A series of processes shown in step 9 through step 11 respectively correspond to a step of notifying a possibility of disaster, means for notifying a possibility of disaster, and a function for notifying a possibility of disaster.

TABLE 4
Code Jurisdiction Jurisdiction
No. Area Administrative Body Mail Address
1 East longitude 140°–142° A prefecture Disaster aaa@xxx.com
North latitude 35°–37° Prevention Center
2 East longitude 140°–141° B city hall Disaster bbb@yyy.com
North latitude 35°–36° Prevention Center
3 East longitude 135°–140° X ministry Disaster ccc@zzz.com
North latitude 35°–39° Prevention Center
. . . .
. . . .
. . . .

According to such a constitution, when the observation value of various observation data periodically observed or predicted exceeds a predetermined threshold, or when there is a disaster report from a disaster site, the satellite image data of the area including the location related to the observation value or the disaster report is automatically ordered. Then, the satellite image data delivered from the satellite image provider 20, and the normal circumstances satellite image data are compared with each other, to create differential image data which takes a difference therebetween. The differential image data represents a difference (change) from the normal circumstances. Hence, an abnormal area of a predicted disaster can be specified. For each of the abnormal areas, the abnormal level value showing the risk of disaster is calculated, and when this value exceeds the predetermined threshold, an alarm is output to the console, and the alert mail is sent to the corresponding jurisdiction administrative body 30.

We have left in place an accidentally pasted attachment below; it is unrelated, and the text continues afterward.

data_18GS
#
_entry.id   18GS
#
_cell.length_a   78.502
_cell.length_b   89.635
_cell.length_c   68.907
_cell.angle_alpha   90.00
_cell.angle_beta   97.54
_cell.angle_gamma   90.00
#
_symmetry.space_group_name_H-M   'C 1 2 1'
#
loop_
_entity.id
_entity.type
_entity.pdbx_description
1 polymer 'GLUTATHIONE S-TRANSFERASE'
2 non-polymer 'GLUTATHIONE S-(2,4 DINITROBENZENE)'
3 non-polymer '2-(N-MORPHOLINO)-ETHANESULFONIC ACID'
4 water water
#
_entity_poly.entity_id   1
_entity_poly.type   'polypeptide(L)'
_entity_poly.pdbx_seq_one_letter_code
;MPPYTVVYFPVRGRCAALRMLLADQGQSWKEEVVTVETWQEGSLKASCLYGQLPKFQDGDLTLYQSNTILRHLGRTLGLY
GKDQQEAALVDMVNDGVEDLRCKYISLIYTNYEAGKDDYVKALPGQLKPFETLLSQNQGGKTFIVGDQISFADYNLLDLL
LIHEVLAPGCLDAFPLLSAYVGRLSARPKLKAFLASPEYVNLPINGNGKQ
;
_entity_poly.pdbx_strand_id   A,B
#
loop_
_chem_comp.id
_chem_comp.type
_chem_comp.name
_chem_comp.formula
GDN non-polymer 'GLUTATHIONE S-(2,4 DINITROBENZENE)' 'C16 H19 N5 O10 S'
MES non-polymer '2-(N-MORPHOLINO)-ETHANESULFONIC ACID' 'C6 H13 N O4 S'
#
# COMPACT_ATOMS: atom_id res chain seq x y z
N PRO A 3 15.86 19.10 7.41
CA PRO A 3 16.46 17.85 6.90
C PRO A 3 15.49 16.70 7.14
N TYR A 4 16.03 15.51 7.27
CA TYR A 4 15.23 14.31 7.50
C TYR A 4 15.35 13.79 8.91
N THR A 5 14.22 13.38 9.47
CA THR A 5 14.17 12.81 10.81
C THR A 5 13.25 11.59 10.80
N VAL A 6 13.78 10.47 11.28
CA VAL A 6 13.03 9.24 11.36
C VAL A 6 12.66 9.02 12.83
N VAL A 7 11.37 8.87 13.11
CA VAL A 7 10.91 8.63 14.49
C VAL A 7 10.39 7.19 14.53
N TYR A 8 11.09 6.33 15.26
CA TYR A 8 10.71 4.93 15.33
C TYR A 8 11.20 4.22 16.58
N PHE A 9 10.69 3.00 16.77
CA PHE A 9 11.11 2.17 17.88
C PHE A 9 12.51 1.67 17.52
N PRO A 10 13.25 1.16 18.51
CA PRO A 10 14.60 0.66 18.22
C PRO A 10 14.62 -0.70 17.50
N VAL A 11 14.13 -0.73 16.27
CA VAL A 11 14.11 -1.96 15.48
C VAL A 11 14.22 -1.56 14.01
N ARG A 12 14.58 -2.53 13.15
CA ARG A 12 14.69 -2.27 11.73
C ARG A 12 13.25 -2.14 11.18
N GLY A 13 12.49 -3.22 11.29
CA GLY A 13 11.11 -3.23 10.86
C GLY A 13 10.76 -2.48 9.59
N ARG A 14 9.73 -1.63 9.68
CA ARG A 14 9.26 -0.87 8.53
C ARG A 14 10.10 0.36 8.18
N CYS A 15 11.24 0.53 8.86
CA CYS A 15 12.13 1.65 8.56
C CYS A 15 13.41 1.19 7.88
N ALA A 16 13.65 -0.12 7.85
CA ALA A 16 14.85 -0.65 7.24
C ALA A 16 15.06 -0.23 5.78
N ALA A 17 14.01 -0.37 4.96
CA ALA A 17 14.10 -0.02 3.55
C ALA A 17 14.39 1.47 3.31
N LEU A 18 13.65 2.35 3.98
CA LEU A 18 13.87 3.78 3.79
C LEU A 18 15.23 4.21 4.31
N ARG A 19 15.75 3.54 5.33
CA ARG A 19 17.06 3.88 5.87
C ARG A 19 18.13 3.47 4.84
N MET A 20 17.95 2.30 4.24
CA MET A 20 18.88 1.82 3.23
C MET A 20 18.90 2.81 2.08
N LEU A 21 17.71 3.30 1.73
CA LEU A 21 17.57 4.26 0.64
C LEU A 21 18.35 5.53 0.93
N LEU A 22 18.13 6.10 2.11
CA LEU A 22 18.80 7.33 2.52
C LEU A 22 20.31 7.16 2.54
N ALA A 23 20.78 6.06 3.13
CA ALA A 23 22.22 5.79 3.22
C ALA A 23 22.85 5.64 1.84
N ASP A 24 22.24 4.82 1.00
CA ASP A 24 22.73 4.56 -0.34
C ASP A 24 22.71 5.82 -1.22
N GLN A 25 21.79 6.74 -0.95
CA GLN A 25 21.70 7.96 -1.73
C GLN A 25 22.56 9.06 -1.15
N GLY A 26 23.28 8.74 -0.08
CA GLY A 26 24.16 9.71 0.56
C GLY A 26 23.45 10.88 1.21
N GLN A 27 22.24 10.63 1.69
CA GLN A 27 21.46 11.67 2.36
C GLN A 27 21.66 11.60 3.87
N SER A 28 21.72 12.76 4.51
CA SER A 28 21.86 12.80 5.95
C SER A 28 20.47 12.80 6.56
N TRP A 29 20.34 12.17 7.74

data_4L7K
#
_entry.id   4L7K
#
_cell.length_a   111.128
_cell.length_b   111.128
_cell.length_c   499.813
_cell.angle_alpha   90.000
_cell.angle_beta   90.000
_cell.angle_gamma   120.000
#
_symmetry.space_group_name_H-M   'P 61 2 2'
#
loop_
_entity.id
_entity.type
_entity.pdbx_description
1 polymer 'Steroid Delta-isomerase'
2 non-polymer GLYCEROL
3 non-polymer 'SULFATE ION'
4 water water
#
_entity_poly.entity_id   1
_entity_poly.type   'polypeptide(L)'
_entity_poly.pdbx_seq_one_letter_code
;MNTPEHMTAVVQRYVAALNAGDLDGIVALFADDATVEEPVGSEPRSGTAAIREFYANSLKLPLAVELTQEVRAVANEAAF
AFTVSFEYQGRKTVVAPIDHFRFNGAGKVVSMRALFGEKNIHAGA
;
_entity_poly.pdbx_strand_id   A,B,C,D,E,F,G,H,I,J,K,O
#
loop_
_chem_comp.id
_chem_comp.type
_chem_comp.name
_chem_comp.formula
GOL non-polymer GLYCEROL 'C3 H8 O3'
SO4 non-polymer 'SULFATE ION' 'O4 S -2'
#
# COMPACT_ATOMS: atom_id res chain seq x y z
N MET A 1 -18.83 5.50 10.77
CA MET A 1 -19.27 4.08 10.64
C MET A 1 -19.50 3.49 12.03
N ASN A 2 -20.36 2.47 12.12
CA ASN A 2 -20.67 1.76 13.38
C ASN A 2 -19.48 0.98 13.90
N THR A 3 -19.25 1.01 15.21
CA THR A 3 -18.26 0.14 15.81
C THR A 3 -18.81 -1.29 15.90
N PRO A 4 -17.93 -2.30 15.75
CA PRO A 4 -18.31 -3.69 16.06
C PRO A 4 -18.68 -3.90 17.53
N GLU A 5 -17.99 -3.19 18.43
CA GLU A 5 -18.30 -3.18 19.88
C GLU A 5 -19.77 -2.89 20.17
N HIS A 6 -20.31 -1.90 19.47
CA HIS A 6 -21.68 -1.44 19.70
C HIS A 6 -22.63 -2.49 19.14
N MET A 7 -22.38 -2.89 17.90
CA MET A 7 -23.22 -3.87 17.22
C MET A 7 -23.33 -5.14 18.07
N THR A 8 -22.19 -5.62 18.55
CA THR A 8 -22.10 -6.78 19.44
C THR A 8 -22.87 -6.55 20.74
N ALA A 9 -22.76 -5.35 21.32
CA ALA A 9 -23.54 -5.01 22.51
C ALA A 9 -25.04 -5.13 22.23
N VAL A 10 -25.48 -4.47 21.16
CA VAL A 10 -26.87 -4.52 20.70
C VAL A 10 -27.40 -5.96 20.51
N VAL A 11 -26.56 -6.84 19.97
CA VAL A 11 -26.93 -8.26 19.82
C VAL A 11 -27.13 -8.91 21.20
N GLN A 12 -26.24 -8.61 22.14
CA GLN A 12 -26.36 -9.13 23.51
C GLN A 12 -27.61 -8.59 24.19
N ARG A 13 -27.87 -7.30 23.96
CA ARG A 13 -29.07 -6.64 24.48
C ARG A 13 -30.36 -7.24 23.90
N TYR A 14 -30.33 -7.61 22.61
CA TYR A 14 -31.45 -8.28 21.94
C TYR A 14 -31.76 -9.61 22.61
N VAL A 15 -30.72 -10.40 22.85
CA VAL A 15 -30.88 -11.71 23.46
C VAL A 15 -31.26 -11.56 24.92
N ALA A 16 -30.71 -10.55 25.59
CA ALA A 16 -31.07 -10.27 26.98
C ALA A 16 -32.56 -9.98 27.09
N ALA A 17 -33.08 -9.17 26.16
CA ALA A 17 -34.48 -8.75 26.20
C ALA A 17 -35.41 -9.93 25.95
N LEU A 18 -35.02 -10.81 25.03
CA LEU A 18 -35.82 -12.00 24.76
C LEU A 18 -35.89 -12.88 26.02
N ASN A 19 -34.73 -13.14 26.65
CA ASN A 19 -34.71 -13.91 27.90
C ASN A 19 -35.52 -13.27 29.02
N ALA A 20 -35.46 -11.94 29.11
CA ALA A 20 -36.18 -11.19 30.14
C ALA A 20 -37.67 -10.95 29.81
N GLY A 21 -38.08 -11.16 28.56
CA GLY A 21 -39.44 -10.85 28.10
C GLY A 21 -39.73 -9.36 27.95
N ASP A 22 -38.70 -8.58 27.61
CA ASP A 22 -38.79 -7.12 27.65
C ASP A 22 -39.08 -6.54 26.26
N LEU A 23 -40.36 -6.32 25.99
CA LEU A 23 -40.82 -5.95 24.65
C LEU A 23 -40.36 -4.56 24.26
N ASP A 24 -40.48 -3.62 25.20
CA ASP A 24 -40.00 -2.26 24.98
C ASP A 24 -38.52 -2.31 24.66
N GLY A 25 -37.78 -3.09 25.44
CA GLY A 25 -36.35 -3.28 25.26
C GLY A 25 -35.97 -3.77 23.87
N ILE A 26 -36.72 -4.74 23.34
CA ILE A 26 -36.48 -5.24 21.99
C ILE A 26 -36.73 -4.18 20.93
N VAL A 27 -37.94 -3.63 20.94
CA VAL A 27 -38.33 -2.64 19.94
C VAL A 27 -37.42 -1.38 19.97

Consequently, as shown in FIG. 6, it becomes possible to automatically perform the processes of from monitoring various observation data to generating an alert, and also, based on high resolution satellite image data, a private use of which has recently become possible, a disaster can be predicted with high accuracy. Therefore, the jurisdiction administrative body 30 that received the disaster alert, can promptly deal with the disaster, thus enabling damages caused by the disaster to be kept to a minimum.

Next is a description, in a specific case, of an operation of the disaster predicting apparatus 10. Here, it is assumed to predict a flood and landslide due to rainfall (a downpour).